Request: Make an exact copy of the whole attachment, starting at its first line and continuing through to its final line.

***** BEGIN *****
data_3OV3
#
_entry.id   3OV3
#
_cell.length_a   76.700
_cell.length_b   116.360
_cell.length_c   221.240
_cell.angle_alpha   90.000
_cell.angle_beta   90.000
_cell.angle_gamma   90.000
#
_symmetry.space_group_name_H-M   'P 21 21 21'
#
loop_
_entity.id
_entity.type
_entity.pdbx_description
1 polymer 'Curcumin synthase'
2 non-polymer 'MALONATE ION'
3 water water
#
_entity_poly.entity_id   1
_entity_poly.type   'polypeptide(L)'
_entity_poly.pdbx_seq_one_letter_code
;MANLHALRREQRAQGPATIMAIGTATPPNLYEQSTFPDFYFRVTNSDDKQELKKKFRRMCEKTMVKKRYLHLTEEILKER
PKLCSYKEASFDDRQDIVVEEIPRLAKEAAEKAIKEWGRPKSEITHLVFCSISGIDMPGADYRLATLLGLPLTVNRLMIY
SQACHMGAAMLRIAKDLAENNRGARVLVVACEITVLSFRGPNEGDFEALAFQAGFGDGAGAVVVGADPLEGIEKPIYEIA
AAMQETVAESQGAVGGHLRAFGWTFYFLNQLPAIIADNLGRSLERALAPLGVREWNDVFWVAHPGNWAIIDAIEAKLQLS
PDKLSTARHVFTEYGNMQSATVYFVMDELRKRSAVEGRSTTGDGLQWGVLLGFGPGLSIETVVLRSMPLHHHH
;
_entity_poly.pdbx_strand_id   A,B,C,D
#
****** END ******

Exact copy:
data_3OV3
#
_entry.id   3OV3
#
_cell.length_a   76.700
_cell.length_b   116.360
_cell.length_c   221.240
_cell.angle_alpha   90.000
_cell.angle_beta   90.000
_cell.angle_gamma   90.000
#
_symmetry.space_group_name_H-M   'P 21 21 21'
#
loop_
_entity.id
_entity.type
_entity.pdbx_description
1 polymer 'Curcumin synthase'
2 non-polymer 'MALONATE ION'
3 water water
#
_entity_poly.entity_id   1
_entity_poly.type   'polypeptide(L)'
_entity_poly.pdbx_seq_one_letter_code
;MANLHALRREQRAQGPATIMAIGTATPPNLYEQSTFPDFYFRVTNSDDKQELKKKFRRMCEKTMVKKRYLHLTEEILKER
PKLCSYKEASFDDRQDIVVEEIPRLAKEAAEKAIKEWGRPKSEITHLVFCSISGIDMPGADYRLATLLGLPLTVNRLMIY
SQACHMGAAMLRIAKDLAENNRGARVLVVACEITVLSFRGPNEGDFEALAFQAGFGDGAGAVVVGADPLEGIEKPIYEIA
AAMQETVAESQGAVGGHLRAFGWTFYFLNQLPAIIADNLGRSLERALAPLGVREWNDVFWVAHPGNWAIIDAIEAKLQLS
PDKLSTARHVFTEYGNMQSATVYFVMDELRKRSAVEGRSTTGDGLQWGVLLGFGPGLSIETVVLRSMPLHHHH
;
_entity_poly.pdbx_strand_id   A,B,C,D
#